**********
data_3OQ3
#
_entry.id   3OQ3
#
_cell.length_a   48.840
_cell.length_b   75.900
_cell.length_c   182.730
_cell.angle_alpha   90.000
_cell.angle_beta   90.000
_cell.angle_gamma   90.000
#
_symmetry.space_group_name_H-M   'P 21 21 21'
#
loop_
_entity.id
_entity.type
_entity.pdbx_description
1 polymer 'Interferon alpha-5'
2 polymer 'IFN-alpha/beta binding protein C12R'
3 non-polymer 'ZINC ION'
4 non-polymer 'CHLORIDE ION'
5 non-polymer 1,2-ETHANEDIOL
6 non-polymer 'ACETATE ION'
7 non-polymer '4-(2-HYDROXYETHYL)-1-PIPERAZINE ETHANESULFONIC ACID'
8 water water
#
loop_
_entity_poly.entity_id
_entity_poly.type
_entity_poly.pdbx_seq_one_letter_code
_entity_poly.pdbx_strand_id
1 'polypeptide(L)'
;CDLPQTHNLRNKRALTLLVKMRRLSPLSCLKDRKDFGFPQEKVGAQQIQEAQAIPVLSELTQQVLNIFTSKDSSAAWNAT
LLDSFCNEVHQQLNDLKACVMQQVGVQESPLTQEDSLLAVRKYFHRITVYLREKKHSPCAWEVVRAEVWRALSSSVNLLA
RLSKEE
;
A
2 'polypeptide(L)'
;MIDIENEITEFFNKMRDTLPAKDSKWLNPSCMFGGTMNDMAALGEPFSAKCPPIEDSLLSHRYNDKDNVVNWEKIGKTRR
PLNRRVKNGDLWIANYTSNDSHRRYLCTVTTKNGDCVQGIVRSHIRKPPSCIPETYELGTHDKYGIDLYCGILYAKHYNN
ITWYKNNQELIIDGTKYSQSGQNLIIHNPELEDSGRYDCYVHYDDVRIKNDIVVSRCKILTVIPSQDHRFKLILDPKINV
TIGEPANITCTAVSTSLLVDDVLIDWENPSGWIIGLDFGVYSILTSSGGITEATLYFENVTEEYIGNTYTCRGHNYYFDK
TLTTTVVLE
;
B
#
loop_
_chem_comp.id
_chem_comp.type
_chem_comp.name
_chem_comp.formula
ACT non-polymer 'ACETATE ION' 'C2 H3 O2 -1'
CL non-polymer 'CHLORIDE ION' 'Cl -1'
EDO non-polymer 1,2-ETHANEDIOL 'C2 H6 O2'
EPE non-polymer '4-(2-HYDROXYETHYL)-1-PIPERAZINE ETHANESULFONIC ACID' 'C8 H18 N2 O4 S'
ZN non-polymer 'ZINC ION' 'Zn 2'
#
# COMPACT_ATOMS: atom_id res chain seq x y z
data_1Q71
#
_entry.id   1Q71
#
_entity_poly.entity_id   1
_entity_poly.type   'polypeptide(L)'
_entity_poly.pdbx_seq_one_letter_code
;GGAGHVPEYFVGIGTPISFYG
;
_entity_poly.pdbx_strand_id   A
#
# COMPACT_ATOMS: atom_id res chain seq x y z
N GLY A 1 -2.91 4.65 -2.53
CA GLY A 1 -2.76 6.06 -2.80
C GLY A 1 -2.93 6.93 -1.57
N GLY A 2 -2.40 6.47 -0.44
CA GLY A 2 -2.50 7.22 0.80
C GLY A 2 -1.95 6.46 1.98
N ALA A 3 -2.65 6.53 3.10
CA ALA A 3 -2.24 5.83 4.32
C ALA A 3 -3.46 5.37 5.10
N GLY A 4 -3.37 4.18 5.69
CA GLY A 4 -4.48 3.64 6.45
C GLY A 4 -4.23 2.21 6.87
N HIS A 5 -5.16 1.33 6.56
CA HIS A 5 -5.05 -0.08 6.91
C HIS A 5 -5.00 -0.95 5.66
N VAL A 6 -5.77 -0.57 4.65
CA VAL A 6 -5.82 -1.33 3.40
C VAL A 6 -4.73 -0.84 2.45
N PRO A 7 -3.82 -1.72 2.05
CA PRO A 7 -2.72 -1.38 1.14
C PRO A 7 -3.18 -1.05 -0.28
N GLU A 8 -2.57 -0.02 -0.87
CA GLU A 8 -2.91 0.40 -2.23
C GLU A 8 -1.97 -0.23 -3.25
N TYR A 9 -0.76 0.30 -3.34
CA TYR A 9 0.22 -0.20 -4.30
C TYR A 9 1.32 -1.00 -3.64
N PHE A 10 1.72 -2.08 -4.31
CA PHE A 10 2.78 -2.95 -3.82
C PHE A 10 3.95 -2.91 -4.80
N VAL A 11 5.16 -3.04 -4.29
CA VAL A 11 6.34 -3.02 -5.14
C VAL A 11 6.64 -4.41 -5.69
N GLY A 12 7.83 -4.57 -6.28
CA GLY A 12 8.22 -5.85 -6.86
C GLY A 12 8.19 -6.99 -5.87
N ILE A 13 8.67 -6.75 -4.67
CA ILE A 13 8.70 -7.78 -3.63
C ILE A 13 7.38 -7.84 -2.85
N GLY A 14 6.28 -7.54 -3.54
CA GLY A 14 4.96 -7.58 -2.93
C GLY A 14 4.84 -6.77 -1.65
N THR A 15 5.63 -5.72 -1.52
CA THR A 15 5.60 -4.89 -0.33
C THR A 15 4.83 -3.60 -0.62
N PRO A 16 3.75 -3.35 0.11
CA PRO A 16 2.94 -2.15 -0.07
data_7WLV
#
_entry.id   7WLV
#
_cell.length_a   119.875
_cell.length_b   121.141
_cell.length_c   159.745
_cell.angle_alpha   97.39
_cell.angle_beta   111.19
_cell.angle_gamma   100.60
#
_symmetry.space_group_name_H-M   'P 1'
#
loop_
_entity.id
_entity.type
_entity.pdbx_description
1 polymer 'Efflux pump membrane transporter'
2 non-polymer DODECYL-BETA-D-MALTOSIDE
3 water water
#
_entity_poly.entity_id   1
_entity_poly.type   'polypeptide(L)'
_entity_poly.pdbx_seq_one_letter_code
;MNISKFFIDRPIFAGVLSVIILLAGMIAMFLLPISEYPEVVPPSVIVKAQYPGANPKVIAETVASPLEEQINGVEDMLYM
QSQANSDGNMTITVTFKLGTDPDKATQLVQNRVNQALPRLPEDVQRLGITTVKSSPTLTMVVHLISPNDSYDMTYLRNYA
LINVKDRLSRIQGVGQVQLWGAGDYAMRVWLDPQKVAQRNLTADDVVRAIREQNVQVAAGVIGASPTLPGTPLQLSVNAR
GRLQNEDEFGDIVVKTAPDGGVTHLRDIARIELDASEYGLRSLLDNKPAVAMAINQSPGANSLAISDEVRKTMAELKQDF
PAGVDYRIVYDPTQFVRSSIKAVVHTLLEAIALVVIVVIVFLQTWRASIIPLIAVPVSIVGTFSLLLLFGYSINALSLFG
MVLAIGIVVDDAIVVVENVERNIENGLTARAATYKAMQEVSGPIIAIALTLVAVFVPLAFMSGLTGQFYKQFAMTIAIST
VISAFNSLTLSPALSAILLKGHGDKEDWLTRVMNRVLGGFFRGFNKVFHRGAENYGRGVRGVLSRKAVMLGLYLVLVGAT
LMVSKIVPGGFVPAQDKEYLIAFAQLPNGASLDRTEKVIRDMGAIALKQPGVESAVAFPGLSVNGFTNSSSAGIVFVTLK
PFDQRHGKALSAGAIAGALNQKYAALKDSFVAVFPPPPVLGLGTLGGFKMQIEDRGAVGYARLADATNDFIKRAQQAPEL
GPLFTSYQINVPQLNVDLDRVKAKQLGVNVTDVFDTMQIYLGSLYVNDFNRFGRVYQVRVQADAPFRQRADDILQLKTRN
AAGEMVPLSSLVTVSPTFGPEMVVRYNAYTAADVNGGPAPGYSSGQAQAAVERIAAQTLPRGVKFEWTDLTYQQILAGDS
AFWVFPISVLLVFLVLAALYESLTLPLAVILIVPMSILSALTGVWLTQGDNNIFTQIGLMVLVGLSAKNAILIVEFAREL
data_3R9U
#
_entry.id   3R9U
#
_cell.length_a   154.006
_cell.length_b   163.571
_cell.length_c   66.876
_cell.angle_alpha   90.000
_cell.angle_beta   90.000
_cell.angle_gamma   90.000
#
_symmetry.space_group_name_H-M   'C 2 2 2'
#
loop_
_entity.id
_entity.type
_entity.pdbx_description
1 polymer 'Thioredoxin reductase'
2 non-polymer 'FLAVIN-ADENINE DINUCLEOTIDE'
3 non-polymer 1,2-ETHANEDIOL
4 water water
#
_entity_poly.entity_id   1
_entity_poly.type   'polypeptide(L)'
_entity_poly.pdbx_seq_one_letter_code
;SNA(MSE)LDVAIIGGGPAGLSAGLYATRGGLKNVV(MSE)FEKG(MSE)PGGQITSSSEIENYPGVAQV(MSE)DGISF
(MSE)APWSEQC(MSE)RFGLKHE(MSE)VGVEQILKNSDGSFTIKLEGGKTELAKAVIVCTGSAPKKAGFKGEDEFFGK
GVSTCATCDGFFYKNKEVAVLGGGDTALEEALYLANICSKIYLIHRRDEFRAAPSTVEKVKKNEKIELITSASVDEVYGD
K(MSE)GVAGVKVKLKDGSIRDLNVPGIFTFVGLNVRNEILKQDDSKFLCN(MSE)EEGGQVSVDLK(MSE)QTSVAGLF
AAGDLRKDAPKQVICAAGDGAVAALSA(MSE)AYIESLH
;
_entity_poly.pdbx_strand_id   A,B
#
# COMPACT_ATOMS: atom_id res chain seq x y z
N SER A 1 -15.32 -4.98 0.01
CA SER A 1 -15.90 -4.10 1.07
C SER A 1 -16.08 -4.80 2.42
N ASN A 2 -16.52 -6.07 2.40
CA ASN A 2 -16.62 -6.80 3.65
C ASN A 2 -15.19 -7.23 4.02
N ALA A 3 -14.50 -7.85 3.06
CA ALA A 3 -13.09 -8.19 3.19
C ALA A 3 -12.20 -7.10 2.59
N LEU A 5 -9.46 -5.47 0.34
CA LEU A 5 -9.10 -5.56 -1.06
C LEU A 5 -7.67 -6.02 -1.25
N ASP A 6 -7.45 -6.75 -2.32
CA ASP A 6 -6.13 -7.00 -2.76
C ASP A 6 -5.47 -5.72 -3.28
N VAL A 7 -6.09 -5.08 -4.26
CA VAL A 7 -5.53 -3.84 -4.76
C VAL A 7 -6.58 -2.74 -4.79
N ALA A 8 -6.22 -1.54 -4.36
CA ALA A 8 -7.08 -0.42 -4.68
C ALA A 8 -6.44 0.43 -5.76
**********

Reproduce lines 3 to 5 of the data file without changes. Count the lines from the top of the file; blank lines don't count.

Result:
_entry.id   3OQ3
#
_cell.length_a   48.840